Lanier Middle School students earn top places at environmental showcase.
Students from Lanier Middle School won two first place awards at the fifth annual School Environmental Action Showcase (SEAS) held at George Mason University. Lanier teams took first place in the Caring for Our Watersheds competition with a plan to plant native grasses, and first place in their division of the KidWind Challenge for the most efficient wind turbine design.
The Lanier team plans to grow submerged aquatic vegetation in their science lab throughout the winter, then take a field trip to the Chesapeake Bay to plant the grasses in the spring. Lanier teams won five of the ten awards in the Caring for Our Watersheds event, placing third, sixth, seventh, and eighth in a field of 10.
Students from Dogwood Elementary took second place in the Caring for Our Watersheds competition with a look at how nutrient pollution and algal blooms affect the health of the local watershed.
A Crossfield Elementary team earned third place in the KidWind Challenge for wind turbine design and, along with the winning team from Lanier, were invited to compete in the 2016 National KidWind Challenge in New Orleans in May.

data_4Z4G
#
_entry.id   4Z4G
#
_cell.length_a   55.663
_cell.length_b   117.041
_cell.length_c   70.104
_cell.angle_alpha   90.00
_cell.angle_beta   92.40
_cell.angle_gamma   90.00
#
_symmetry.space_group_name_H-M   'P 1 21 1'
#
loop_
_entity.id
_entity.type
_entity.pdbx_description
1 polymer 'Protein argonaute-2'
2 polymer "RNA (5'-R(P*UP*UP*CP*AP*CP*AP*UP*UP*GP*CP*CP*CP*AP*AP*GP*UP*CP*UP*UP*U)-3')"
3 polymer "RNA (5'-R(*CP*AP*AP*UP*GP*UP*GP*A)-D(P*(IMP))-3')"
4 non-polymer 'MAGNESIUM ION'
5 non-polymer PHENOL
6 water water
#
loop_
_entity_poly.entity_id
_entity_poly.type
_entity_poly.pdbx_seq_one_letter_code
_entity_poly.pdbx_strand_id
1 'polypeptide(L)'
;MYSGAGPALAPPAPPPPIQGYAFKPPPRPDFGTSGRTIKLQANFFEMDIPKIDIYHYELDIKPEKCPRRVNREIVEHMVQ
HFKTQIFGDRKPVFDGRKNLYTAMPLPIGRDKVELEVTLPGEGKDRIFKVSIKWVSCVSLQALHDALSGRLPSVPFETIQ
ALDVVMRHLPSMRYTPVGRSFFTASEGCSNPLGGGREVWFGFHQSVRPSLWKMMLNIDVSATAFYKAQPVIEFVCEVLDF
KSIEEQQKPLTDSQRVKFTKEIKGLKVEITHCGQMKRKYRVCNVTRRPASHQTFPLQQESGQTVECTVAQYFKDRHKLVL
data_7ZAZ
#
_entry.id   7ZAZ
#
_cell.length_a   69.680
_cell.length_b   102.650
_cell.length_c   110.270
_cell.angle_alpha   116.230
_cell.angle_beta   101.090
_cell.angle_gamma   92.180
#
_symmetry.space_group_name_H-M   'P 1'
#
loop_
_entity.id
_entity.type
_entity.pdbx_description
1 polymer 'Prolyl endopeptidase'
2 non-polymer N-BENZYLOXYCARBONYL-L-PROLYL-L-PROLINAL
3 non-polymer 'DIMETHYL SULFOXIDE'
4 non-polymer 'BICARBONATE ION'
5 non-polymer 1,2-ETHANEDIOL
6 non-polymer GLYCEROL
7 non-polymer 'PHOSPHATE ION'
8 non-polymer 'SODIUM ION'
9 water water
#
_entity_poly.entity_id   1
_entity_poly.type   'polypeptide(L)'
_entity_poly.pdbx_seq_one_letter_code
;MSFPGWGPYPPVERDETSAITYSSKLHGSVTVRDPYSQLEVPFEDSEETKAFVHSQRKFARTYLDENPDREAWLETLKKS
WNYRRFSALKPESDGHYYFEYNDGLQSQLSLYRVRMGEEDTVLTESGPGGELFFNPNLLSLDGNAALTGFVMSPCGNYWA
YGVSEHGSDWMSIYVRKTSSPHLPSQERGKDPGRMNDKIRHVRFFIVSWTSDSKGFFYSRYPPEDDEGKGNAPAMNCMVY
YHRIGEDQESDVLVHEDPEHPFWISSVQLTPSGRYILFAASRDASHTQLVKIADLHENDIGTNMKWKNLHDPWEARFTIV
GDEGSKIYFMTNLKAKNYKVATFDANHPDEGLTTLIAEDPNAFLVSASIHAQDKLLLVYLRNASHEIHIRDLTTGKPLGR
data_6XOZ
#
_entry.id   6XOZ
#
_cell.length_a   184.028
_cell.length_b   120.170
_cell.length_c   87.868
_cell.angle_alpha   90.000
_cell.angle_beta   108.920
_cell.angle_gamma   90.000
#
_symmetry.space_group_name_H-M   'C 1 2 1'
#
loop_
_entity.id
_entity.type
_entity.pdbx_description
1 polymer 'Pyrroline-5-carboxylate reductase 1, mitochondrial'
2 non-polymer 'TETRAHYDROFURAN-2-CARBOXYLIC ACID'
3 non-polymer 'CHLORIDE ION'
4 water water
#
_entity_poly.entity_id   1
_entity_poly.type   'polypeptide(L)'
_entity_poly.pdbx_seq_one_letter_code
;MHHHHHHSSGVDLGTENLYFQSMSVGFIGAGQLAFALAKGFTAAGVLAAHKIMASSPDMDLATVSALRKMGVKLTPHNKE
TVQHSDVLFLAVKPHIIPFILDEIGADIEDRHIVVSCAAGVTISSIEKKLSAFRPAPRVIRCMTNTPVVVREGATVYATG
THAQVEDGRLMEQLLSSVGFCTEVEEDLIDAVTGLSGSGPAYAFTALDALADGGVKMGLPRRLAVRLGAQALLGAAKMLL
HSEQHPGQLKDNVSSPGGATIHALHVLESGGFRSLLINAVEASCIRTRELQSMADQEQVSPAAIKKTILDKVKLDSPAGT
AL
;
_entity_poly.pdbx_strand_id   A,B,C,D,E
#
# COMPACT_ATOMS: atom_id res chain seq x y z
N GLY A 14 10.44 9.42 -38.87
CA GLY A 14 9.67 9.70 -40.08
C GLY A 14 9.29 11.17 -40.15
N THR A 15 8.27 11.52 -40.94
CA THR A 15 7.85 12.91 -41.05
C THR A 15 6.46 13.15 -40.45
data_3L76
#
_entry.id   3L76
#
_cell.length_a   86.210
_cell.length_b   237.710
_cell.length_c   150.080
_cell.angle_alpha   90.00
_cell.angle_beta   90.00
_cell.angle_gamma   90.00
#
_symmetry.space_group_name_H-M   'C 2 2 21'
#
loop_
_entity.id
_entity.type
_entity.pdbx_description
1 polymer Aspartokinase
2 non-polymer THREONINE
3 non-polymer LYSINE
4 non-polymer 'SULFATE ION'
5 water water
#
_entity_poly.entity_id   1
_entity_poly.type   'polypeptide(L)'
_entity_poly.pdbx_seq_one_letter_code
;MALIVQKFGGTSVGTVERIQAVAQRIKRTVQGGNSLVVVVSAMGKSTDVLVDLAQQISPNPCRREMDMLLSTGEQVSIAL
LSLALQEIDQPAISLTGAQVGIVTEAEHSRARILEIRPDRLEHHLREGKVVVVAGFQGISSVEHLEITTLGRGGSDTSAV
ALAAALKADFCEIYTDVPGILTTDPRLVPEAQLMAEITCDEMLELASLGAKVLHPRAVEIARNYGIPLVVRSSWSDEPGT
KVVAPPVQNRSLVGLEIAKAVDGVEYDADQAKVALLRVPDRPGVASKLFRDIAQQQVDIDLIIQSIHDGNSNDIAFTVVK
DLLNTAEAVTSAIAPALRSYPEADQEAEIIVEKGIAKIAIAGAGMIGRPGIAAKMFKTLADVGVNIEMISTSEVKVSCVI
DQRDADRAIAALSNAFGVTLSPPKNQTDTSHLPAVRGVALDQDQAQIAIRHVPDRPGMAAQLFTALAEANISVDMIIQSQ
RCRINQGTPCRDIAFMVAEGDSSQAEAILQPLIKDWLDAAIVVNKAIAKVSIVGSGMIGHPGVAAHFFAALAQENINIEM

Students from Daniels Run Elementary, Dogwood Elementary, Flint Hill Elementary, Navy Elementary, and Carson Middle also took part in that competition. Special judges’ awards were awarded to Lanier Middle, Crossfield Elementary, and Navy Elementary.
Students from six FCPS schools entered videos into SEAS Video Visions, a short film festival celebrating students’ visions of a greener future. Video Visions participants included students from Belvedere Elementary, Crossfield Elementary, Dranesville Elementary, Lanier Middle, Providence Elementary, and Carson Middle.
SEAS is hosted by NoVA Outside in partnership with George Mason University’s Potomac Environmental Research and Education Center. Student teams displayed the environmental stewardship projects underway at their schools, created videos about their visions of a greener future, competed for funding to further develop and implement wind energy and watershed protection projects, and participated in hands-on STEM (science, technology, engineering, and math) activities hosted by partner government agencies, nonprofit organizations and businesses.